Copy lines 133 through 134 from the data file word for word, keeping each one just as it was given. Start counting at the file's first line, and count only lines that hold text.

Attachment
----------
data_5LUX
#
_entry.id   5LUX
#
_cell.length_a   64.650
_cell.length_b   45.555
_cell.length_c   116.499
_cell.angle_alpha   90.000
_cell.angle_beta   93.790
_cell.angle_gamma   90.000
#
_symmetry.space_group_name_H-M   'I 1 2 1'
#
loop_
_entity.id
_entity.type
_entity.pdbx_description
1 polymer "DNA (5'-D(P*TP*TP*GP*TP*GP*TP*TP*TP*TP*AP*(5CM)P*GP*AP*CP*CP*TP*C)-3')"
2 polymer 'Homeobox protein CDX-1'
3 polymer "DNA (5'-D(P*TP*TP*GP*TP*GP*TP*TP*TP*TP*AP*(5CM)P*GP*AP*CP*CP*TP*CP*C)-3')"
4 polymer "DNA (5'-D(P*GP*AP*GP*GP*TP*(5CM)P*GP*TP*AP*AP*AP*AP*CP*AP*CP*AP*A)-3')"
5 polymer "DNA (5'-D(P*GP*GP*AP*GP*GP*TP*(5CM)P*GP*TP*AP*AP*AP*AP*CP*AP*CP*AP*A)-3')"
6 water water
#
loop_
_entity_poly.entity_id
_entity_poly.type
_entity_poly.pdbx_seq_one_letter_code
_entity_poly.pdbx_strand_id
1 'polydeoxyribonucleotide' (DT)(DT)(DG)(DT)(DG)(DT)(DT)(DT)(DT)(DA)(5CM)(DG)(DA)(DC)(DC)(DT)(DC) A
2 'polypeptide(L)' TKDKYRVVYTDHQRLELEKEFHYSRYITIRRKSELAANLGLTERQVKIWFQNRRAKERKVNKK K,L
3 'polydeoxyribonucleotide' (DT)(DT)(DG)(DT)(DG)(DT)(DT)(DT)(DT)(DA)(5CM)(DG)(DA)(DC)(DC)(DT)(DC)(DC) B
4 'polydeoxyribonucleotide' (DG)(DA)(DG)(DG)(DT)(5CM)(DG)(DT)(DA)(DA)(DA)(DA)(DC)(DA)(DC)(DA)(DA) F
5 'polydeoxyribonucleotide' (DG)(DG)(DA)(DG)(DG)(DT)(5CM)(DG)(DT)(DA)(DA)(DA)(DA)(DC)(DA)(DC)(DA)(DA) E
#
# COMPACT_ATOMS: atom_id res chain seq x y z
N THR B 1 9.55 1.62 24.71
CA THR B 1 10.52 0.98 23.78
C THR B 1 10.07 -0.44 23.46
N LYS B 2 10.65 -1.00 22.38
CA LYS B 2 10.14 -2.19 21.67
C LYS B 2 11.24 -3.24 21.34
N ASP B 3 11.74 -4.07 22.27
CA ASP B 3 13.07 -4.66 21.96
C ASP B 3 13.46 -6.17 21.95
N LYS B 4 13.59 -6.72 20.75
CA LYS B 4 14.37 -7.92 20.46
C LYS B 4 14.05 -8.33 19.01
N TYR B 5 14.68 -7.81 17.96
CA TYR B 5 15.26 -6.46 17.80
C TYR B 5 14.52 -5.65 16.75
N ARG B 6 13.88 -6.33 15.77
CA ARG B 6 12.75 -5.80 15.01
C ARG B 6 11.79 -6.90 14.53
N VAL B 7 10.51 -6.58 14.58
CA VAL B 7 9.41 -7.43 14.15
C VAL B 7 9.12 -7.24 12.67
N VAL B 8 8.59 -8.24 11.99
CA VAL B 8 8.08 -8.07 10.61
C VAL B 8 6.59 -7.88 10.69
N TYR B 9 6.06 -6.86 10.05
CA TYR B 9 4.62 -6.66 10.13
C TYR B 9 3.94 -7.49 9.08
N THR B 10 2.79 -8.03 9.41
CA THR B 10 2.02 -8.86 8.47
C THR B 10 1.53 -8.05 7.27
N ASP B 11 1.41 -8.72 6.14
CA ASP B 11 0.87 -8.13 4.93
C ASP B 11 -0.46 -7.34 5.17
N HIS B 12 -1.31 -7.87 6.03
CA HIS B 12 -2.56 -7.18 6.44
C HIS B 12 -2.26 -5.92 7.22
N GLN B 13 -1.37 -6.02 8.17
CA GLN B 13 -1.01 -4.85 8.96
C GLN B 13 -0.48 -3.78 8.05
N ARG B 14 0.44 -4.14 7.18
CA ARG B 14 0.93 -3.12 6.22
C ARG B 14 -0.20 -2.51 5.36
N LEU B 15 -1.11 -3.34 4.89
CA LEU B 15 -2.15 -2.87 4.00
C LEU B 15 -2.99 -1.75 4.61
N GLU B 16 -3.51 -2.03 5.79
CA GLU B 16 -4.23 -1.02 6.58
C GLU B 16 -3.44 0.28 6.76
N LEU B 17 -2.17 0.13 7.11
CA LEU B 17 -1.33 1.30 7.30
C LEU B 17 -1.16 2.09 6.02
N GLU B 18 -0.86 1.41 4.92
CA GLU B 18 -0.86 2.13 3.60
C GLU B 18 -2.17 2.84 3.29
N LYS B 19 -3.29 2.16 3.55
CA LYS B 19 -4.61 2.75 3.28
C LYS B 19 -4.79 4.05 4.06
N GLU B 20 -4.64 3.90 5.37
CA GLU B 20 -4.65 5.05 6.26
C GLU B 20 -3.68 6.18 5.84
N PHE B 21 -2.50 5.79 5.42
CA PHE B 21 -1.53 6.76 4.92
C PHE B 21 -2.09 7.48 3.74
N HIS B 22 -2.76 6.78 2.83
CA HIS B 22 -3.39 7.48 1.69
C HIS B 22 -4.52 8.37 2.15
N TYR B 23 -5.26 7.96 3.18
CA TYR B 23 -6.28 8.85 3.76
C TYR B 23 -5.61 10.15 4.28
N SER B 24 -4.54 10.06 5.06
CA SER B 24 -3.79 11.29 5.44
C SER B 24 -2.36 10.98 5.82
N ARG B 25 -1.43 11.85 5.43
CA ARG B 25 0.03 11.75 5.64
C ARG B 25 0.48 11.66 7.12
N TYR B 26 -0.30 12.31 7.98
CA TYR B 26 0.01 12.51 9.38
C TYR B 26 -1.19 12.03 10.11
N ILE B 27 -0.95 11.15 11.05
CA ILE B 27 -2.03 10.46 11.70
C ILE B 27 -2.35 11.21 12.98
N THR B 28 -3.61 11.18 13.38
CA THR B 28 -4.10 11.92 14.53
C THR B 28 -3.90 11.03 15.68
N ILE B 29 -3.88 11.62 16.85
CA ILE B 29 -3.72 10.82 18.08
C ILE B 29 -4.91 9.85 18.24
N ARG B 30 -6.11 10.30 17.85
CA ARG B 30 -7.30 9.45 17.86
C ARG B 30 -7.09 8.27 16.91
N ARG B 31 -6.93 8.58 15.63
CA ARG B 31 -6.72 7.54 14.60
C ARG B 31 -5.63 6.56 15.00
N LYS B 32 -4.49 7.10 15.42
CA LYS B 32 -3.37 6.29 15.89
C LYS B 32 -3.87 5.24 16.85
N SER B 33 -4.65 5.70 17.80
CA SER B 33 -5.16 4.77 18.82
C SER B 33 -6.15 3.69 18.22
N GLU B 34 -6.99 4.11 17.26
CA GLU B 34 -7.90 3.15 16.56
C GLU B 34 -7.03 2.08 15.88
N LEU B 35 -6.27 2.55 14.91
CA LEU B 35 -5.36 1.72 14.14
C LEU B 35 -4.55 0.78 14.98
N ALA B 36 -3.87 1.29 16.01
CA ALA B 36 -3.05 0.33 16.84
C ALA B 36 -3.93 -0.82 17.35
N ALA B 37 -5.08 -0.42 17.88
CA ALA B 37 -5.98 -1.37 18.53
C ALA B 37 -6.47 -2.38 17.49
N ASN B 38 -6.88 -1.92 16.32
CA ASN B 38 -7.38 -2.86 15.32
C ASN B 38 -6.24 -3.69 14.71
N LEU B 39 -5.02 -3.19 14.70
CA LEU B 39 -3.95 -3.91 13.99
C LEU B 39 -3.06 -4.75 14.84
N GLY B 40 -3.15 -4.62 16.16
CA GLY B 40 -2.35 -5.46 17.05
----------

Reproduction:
N SER B 33 -4.65 5.70 17.80
CA SER B 33 -5.16 4.77 18.82